By Shaun Loney
The energy strategy debate thus far in the federal election has focussed on the future of the oil sands and pipeline politics. The Federal Tories have trumpeted the economic benefits of oil sands development but the benefits are paltry compared to a comprehensive energy and water retrofit program focussed on low income Canadians.
The vast majority of Canada’s low-income families live in older houses, with inadequate insulation in attics, walls and basements. These homes also are higher than average water users due to outdated toilets, showerheads and absence of faucet aerators. While these houses may offer cheaper-than-average rent or require lower down payments than more efficient homes, their upkeep is costlier.
Research by Green Communities Canada (GCC), a national organization which supports community based NGO’s doing environmental work, documents the level of “energy poverty”. The average “energy burden” – the percentage of household income spent on utilities – of the highest income quintile is only 2%, compared to 7.3% for the lowest quintile. Furthermore, about one million households spend more than 10% of their income on energy costs. Alarming as this figure is, it is actually grossly understated because utilities are often included in rent. “In other words”, says the CGC, “rising energy costs are often buried in rising rents, rather than showing up as increased energy burden.”
Here is a three point strategy to retrofit 1 million homes in Canada that would create $5 billion in direct investment, save homeowners over $10 billion in energy bills over 20 years and create 78,000 direct jobs with much more indirect stimulus. 1
1. Focus on renters: Renters have been excluded from energy efficiency programs to date because of what’s called a “split incentive” – landlords own the building but don’t have the incentive to retrofit because they don’t pay the bills. A simple mechanism to trigger these savings would be to require landlords to meet minimum, reasonable, and achievable efficiency standards. Governments and utilities can offer up easy financing terms and expertise to ensure trouble free retrofits and the measures would only be required if there was a good economic payback. This strategy would see $2 billion in investment creating 30,000 person years of direct employment, and save 400,000 renters $200 million annually in utility bills. Landlords would have the added benefit of having their buildings upgraded (such as heating equipment) and not have to replace them at their own cost once life expectancy has been reached.
2. Focus on First Nations: More money is spent on energy costs on First Nations than is spent on housing. An average First Nation with 500 homes will have to allocate over $1 million a year to pay utility bills. Aki Energy, a non-profit First Nations social enterprise has retrofitted hundreds of homes in Manitoba with geothermal and solar thermal technologies. Each home sees their energy bills cut in half and local jobs created. A national strategy to retrofit 100,000 First Nation homes would generate $500 million in investment, save $50 million in annual utility bills and create 8,000 person years of First Nations employment.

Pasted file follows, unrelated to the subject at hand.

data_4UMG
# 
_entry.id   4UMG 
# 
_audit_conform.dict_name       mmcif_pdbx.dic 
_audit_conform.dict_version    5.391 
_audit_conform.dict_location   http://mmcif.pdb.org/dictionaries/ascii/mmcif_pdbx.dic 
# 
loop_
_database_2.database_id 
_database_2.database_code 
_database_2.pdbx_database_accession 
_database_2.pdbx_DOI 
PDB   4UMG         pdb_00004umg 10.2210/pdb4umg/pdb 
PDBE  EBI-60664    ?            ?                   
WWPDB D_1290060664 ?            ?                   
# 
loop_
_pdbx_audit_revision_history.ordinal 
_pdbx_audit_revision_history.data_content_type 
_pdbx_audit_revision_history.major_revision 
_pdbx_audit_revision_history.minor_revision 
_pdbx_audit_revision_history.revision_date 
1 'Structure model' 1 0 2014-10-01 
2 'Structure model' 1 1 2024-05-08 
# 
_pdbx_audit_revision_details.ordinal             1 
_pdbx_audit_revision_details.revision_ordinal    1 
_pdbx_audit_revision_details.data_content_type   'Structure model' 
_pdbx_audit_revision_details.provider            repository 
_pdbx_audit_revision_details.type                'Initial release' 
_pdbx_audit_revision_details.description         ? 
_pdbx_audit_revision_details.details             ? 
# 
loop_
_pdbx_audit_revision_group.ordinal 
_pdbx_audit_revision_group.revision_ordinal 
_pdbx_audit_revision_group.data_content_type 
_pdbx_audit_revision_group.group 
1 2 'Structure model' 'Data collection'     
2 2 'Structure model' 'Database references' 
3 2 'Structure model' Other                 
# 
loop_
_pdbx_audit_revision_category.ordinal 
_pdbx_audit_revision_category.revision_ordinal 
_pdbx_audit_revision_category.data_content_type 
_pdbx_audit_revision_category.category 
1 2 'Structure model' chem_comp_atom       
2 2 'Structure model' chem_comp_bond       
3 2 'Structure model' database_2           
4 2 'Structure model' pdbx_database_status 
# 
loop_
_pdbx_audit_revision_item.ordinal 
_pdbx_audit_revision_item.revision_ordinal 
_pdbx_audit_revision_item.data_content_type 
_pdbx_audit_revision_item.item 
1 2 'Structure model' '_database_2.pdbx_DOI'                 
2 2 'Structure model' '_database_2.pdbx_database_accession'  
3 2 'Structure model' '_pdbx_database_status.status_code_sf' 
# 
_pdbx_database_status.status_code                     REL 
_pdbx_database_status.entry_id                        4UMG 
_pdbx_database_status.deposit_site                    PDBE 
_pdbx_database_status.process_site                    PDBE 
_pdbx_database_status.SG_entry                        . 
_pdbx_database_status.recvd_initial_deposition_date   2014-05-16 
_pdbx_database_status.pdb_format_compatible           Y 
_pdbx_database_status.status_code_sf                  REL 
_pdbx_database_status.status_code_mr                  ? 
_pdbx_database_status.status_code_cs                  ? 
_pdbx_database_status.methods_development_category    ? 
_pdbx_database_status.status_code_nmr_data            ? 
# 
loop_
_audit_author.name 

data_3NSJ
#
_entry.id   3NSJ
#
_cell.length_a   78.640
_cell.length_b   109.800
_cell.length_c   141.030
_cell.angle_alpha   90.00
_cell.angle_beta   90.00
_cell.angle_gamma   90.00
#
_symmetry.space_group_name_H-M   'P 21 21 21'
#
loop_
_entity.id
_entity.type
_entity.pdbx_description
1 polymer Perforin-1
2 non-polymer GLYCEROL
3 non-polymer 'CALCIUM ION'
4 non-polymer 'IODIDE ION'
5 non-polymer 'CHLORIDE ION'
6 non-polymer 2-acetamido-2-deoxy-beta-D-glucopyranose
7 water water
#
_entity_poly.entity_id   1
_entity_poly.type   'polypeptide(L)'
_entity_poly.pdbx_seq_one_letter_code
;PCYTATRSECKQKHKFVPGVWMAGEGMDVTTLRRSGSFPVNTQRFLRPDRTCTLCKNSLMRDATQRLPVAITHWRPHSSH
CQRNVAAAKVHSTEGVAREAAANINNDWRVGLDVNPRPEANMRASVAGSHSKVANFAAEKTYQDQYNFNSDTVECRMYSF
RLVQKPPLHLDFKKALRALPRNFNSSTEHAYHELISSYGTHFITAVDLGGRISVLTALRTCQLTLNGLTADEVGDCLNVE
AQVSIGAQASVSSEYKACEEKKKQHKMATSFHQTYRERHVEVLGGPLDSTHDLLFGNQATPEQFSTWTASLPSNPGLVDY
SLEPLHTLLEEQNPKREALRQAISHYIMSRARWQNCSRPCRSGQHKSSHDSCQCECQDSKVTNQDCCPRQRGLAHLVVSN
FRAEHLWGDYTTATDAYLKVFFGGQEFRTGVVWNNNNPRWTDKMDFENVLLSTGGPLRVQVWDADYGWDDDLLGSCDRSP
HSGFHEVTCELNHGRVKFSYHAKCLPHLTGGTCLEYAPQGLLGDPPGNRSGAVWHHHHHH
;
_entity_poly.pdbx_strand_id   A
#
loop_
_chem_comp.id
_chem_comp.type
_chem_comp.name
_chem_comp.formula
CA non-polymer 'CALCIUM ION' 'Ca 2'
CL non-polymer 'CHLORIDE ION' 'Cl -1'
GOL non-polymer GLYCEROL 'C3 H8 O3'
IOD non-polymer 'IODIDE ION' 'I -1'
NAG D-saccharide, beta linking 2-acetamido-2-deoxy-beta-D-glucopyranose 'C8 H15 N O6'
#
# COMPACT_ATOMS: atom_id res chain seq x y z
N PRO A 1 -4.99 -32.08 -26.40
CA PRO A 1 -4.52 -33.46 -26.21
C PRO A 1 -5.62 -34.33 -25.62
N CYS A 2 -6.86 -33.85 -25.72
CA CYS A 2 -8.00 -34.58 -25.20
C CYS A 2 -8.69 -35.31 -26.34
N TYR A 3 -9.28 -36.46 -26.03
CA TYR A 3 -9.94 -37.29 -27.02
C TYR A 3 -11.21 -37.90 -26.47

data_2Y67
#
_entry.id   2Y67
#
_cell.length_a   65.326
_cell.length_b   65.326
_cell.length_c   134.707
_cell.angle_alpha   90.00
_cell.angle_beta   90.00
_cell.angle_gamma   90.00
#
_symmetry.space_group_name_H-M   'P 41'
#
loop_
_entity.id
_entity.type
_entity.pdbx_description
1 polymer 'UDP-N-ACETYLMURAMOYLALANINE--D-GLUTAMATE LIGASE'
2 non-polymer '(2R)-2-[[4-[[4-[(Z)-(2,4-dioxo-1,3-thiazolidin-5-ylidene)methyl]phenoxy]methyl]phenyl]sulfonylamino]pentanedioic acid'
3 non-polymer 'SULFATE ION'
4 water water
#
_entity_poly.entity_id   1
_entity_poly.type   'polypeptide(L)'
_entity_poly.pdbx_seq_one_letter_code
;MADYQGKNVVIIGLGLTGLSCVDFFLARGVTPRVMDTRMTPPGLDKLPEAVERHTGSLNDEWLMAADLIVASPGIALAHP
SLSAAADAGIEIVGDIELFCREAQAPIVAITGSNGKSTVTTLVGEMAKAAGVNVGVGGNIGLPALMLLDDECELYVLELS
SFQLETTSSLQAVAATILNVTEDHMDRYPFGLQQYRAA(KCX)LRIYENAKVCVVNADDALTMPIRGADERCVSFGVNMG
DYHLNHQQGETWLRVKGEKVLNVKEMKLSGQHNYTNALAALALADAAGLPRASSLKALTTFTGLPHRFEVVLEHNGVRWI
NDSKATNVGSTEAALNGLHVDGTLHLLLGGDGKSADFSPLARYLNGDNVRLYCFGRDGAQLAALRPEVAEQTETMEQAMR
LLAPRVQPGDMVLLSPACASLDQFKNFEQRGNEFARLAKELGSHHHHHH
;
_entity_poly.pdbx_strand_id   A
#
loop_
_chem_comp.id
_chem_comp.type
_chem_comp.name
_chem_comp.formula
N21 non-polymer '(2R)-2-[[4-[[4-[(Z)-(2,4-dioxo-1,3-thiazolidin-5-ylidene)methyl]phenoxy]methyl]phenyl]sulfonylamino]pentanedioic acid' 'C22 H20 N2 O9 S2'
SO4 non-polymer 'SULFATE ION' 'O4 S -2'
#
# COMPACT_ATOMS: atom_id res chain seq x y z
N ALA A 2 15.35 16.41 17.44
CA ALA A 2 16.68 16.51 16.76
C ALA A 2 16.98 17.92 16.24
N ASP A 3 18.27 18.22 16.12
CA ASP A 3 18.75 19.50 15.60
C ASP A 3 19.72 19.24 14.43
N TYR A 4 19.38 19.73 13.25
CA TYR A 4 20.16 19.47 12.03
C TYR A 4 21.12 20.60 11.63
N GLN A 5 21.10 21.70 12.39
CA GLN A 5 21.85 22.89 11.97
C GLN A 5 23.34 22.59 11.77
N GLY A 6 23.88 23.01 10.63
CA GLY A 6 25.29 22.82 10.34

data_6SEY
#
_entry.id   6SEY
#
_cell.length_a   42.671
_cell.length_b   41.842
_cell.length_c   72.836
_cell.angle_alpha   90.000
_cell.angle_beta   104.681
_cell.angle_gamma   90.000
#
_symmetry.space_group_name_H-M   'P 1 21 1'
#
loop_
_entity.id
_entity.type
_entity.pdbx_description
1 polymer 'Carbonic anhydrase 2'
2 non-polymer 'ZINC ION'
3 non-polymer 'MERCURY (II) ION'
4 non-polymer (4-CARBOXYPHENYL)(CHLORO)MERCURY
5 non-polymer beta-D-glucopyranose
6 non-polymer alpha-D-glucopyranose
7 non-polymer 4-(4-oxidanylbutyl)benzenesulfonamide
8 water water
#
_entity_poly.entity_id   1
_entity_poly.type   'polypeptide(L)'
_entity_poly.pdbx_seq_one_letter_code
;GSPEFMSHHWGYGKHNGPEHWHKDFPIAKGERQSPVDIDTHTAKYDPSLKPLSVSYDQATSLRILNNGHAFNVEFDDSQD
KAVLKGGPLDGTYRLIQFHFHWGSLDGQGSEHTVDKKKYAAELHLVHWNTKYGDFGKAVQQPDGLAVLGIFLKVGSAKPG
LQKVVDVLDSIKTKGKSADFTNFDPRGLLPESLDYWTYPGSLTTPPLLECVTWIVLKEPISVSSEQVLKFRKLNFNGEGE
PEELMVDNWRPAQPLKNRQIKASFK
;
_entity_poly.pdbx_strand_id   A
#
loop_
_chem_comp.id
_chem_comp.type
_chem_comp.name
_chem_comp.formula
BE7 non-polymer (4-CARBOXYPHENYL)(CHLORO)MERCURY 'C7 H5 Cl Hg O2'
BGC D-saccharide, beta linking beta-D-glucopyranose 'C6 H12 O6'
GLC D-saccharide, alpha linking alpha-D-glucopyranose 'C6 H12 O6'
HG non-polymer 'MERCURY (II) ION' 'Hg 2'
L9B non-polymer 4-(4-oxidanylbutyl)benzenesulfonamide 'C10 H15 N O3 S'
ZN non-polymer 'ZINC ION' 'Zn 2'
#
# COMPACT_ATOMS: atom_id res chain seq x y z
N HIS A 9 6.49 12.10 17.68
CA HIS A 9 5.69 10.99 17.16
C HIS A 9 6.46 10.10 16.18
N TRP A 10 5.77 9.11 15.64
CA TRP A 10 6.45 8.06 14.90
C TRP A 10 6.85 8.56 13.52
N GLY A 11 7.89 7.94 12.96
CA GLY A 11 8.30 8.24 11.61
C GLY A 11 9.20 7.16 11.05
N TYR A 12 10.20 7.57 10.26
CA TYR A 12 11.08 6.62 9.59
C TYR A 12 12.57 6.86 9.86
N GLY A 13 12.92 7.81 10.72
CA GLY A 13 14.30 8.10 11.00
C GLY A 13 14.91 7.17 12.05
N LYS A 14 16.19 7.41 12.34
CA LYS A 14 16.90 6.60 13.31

3. Focus on low income homeowners: There are 1 million Canadian households that allocate 10 percent or more towards paying their energy costs. Retrofitting half of these homes would increase disposable income for the families that need it most – having the same impact as a $500 annual permanent subsidy. These 500,000 household retrofits would generate $2.5 billion in investment, 40,000 person years of direct employment, and $250 million annual reduction in utility bills.
The Canadian Centre for Policy Alternatives did an economic study on the economic impact of governments investing in low income energy efficiency and found a payback of $20 for every dollar invested making it one of the very best investments possible. Retrofits create jobs for home insulation companies, plumbers, and installers of efficient home heating equipment such as boilers, geothermal heat pumps and furnaces. Indirect employment would come by increasing jobs at manufacturers of the equipment and materials needed in the retrofit.
The Federal Conservatives announced that they would spend $1.5 billion a year on home renovation tax credit that largely excludes low income Canadians, renters and leaves on the table the benefits of permanently lowering household annual expenses through utility bill reductions. Also, the vast majority of the home renovations would have been done by homeowner’s over time anyway.
This three point plan retrofit plan can be rolled out over five years and would cost just one-third of the Harper Government’s plan and have more than 10 times the impact. 2
Shaun Loney is a Social Enterprise Developer. He has development of a number of successful social enterprises including BUILD Inc., Manitoba Green Retrofit, the Winnipeg Social Enterprise Centre and Aki Energy.
1 Assumes throughout an average retrofit costs $5,000 and generates $500 in annual utility bill reductions (water and energy). Also assumes $30,000 a year in wages.
2 Federal government can split the retrofit costs 50/50 and offer landlords, low income homeowners, and tenants financing (attached to building not individuals) to pay the remaining over time. Financing can be arranged with utilities that can collect through bill reductions on utility bills. Bill reductions would far outweigh financing fees.